Textile Byways: The Ranch - Montana 2014
Posted by Kristine Vejar on November 04, 2014 2 Comments
A little recap: In October, I inherited Sweet Grass Wool, a Montana yarn and fiber company, lovingly run by Patti Bobonich. She uses Targhee wool grown by her neighbor, Carolyn Greene. I traveled to Montana to see Patti and to meet Carolyn and her sheep in person. The following two weeks on the blog are dedicated to Patti and Carolyn, and are about us discovering the beauty Montana holds.
Carolyn suggested we meet at Bill's Place, their local diner - where we could grab some lunch, get to know each other, and then head out to the ranch. Driving to meet Carolyn, we passed hills with golden grasses, sprinkled with aspens and cottonwoods, their yellow leaves shimmering in the autumn sun. As we drove further into the hills, and the plains stretched for miles, I became increasingly excited to think about the sheep and their life on the range!
As we pulled up to Bill's Place, it was love at first sight. In front of Bill's, the parking lot was full of flat bed work trucks, horse trailers attached, and it seemed as if each truck had a herding dog, sitting on the flat bed, waiting loyally for their owner to return from lunch. Inside, it is basically a one room building that doubles as the lunch counter, community center, and post office. A great place to learn the word on the street. Inside there were cowboys eating lunch - and some of the cowboys were even wearing leather chaps. We don't live far from the Castro neighborhood in San Francisco - so I have definitely seen my fair share of leather chaps - though not so much on real cowboys "in the wild"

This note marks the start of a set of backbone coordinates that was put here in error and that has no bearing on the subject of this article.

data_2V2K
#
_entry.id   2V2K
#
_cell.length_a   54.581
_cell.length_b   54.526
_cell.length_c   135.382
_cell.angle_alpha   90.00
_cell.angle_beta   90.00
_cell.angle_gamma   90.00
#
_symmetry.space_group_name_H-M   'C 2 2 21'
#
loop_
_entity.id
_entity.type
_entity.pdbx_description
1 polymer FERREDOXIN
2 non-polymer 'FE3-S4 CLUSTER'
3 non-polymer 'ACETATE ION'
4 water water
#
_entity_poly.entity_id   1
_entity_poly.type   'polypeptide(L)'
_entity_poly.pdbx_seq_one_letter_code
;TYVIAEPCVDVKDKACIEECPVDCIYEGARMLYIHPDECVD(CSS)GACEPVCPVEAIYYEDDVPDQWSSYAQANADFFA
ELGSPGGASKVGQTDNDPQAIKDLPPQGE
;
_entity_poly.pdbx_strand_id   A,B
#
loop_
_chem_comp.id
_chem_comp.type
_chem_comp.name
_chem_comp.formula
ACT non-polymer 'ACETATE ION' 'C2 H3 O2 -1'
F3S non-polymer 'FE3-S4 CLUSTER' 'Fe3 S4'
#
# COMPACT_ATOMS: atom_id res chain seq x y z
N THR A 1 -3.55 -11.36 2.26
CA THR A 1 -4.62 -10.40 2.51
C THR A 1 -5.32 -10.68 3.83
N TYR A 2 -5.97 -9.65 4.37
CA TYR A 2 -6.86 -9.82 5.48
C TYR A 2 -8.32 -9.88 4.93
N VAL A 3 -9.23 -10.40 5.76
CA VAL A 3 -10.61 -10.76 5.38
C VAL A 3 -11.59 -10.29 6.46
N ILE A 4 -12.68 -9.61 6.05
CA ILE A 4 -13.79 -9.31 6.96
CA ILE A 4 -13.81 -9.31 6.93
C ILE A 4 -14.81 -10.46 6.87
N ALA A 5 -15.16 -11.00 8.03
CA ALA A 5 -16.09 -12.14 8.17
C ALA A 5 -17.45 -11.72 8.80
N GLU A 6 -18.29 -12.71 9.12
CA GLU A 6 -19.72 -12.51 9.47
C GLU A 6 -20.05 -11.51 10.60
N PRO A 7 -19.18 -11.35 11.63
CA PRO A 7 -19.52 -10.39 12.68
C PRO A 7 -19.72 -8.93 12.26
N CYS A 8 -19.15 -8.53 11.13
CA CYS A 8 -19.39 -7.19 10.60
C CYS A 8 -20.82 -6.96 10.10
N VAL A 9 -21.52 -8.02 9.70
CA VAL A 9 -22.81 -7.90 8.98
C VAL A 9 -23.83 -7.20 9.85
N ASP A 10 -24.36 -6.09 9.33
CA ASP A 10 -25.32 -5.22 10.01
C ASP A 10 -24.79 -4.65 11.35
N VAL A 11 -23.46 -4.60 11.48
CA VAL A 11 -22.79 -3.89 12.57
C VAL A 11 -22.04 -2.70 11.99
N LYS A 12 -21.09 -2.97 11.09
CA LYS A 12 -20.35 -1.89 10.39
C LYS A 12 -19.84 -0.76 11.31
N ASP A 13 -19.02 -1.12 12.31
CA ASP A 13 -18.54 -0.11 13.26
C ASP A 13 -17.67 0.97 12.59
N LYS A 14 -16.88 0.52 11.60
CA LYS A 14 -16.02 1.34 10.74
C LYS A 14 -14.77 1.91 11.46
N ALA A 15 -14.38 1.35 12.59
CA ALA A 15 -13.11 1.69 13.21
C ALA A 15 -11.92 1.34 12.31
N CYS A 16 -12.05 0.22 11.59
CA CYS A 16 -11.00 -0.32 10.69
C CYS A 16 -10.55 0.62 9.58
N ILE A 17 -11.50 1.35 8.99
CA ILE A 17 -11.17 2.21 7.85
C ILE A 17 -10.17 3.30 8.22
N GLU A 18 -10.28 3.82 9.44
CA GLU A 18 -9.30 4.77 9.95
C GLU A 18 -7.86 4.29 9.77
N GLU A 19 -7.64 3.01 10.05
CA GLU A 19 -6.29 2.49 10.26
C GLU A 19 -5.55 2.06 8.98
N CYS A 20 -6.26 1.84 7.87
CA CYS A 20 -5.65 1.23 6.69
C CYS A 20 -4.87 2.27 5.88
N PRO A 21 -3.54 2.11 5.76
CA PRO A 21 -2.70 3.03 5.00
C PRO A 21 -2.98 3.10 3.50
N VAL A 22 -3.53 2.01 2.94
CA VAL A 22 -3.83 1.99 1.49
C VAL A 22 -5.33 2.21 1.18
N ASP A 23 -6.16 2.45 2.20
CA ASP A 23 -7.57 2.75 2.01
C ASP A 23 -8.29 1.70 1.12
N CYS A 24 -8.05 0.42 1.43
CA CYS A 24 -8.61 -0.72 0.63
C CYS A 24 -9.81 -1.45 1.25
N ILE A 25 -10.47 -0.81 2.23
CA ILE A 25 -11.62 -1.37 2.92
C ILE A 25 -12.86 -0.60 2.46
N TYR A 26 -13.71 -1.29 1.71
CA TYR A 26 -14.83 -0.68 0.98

It was great to see Patti. It had been a couple years. The first thing I noticed about Carolyn is that she was wearing a hand-knit sweater. I learned that Carolyn doesn't know how to knit. Her sister-in-law knit her sweater, and many others, using yarn made of wool from her flock. Carolyn's specialty is raising the sheep and the wool. Over lunch, I learned about Carolyn's background. She majored in Animal Science at Cal Poly. It was fun to learn that Carolyn was originally from California. In 1970, Carolyn moved to Montana - as she wanted to use her degree. She lived and worked on a cattle ranch.
It was in Montana where she met her husband John. She and John are the fourth generation of his family to raise white-face wool type sheep. In the 1950s the Targhee breed of sheep was developed at the US Sheep Experiment Station in Dubois, Idaho. The goal was to create a breed of sheep which have the stamina to live in the western Rocky Mountain Region of the United States - to be able to handle cold conditions, rugged landscape, be able to transverse hundreds of miles, and live within herds numbering sometimes in the thousands. Once developed, Carolyn and John began to raise Targhee sheep.